Effect of the aminosteroid U74006F after cardiopulmonary arrest in dogs

Anne E.Natale Jo, Robert J. Schott, Edward D. Hall, J. Mark Braughler, Louis G. D’Alecy

Research output: Contribution to journalArticlepeer-review

95 Scopus citations


The oxygen free radical-induced lipid peroxidative reactions that occur during resuscitation from normothermic cardiac arrest may contribute to the degree of neurologic dysfunction sustained. A blinded, randomized experimental trial was performed to determine whether U74006F, a potent inhibitor of lipid peroxidation, reduces morbidity and 24-hour mortality after 10 minutes of normothermic cardiopulmonary arrest; ventricular fibrillation was induced by electrical stimulation in 24 open-chest, halothane-anesthetized dogs, and circulation was reestablished by direct cardiac compressions, administration of a standardized drug regime, and internal countershocks. When spontaneous circulation was restored, a bolus injection of 1.5 mg/kg U74006F (n = 12) or 25 mM citrate vehicle (n = 12) was infused intravenously in 15 minutes and an infusion was continued at 0.125 mg/kg/hr for the next 12 hours. In the drug-treated group, plasma U74006F concentration averaged 0.13 µg/ml between 3 and 12 hours after cardiac arrest. By 24 hours after arrest, 10 of 12 (83%) vehicle-treated dogs had died but only four of 12 (33%) U74006F-treated dogs had died (p=0.017). U74006F-treated dogs survived significantly longer (mean ± SEM 22 ± 1 hr) than vehicle-treated dogs (18 ± 1 hr), with significantly better neurologic function 1, 2, and 24 hours after arrest. Plasma fatty acid hydroperoxide concentrations 12 hours after arrest were 88 ±81 pmol/ml in U74006F-treated and 241 ± 49 pmol/ml in vehicle-treated dogs (p<0.05). Vitamin E concentrations were significantly higher in the plasma of U74006F-treated dogs 2, 3, and 6 hours after arrest compared with vehicle-treated dogs. We conclude that the nonglucocorticoid 21-aminosteroid U74006F reduces mortality and sensorimotor deficit after transient global cerebral ischemia, perhaps by inhibiting lipid hydroperoxide formation.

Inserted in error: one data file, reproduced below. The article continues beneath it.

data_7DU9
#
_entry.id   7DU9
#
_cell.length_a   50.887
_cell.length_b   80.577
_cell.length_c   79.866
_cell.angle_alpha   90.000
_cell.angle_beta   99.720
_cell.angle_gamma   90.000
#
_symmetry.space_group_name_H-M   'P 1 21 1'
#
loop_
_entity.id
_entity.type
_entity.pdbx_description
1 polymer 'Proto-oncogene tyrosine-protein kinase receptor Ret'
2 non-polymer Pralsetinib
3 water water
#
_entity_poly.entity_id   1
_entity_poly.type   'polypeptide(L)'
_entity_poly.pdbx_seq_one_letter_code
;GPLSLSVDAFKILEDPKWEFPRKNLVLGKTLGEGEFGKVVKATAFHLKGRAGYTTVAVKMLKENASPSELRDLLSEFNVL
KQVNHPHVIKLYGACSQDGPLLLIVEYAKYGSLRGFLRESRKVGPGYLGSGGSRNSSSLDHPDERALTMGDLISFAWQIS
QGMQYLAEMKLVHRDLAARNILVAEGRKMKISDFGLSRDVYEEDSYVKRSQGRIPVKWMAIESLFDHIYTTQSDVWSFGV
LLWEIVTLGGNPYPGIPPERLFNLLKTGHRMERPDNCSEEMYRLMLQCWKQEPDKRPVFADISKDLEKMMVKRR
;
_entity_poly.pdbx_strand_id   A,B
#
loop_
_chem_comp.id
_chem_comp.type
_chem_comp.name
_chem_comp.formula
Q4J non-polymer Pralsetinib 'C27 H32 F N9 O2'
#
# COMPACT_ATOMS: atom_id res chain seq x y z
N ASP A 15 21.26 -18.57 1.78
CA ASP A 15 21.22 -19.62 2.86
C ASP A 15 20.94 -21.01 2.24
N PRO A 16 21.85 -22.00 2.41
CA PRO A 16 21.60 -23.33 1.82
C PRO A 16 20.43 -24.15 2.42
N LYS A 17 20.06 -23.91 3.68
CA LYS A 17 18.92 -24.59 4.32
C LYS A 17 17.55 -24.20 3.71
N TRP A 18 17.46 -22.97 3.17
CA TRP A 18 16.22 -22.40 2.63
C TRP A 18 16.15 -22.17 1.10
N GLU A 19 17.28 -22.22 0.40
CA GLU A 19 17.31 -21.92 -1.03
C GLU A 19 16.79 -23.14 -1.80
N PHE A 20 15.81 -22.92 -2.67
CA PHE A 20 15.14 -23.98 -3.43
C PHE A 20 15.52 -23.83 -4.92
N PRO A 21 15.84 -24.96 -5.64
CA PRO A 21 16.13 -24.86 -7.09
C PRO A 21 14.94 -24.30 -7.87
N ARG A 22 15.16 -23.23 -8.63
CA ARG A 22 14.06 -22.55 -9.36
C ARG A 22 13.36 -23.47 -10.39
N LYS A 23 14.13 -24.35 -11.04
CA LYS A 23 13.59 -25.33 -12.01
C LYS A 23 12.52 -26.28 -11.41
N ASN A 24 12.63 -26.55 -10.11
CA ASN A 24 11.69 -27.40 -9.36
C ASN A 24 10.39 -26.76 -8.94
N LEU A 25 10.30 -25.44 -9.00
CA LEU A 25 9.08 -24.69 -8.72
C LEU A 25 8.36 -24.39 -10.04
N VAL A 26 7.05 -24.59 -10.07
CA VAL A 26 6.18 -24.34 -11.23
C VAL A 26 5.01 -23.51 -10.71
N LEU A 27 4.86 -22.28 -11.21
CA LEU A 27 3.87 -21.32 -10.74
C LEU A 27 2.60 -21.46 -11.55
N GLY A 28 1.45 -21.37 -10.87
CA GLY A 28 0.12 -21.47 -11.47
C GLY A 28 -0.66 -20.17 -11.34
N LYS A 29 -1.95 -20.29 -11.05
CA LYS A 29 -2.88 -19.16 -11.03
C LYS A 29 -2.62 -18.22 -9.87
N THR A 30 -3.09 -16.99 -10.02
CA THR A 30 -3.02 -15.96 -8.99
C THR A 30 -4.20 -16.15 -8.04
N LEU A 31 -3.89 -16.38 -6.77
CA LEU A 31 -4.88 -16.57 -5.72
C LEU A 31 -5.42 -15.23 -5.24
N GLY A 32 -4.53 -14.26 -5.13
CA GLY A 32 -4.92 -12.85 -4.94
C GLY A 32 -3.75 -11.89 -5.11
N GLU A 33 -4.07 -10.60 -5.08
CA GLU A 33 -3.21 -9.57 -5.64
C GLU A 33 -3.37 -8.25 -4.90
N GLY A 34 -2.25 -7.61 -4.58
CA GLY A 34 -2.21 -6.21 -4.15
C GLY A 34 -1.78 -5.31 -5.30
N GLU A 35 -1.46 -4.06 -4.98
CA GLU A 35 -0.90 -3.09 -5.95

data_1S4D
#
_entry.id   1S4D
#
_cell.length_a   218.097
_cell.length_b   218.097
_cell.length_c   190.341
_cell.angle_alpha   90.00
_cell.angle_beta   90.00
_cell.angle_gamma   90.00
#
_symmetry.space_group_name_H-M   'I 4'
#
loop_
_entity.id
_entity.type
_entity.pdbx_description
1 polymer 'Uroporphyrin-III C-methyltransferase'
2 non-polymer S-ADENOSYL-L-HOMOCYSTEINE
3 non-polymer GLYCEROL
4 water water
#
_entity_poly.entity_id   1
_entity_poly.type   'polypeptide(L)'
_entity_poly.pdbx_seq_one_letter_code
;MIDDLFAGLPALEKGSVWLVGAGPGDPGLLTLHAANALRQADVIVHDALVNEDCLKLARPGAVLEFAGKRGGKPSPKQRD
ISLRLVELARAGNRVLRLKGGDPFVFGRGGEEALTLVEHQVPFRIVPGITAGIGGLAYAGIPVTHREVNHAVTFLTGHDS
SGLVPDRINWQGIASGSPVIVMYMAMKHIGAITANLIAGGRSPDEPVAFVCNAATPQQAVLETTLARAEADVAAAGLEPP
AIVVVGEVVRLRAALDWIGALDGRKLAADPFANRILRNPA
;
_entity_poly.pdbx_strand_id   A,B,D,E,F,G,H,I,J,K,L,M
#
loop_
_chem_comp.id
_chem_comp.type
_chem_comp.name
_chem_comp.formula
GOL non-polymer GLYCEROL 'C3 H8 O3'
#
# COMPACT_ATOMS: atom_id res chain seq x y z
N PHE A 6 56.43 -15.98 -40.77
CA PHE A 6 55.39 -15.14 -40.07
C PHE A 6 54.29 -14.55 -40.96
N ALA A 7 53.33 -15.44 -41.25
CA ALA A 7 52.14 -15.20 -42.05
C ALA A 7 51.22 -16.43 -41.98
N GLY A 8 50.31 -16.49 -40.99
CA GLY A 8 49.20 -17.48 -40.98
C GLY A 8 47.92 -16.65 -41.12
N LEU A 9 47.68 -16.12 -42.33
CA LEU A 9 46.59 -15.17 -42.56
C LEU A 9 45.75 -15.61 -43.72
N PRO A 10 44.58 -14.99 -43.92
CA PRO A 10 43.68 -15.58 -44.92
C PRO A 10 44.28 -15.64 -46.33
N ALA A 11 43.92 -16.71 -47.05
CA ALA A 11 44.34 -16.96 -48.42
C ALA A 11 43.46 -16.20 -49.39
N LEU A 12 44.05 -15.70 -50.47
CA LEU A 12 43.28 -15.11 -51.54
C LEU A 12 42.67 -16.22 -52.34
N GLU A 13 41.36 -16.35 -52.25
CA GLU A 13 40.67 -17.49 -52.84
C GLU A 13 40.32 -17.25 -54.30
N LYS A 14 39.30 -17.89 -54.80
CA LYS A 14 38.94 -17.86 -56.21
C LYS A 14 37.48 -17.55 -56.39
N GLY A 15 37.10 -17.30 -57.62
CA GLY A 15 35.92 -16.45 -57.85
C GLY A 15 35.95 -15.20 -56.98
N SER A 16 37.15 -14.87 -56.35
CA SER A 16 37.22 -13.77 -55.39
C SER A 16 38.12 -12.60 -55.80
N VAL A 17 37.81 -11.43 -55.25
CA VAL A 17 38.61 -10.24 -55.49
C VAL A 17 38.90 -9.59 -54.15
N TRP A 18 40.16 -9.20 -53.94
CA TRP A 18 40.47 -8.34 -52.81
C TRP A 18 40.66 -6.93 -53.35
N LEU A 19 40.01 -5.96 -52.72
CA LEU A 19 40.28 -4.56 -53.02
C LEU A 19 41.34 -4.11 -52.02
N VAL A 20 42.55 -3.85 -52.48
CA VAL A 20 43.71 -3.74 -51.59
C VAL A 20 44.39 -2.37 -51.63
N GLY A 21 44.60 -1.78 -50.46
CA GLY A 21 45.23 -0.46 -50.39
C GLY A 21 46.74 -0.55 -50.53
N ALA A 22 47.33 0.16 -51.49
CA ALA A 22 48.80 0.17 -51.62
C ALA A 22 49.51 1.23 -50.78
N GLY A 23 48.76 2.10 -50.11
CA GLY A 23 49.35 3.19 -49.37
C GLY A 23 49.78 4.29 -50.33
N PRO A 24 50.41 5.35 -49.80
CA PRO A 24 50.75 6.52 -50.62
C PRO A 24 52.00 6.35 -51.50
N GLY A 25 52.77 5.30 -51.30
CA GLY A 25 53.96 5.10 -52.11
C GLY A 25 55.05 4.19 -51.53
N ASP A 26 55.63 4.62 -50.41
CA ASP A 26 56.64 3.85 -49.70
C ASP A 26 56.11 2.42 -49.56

Original languageEnglish
Pages (from-to)1371-1378
Number of pages8
Issue number11
StatePublished - Nov 1988


  • Cerebral ischemia
  • Dogs
  • Heart arrest
  • Lipid peroxidation
  • Mortality

ASJC Scopus subject areas

  • Clinical Neurology
  • Cardiology and Cardiovascular Medicine
  • Advanced and Specialized Nursing


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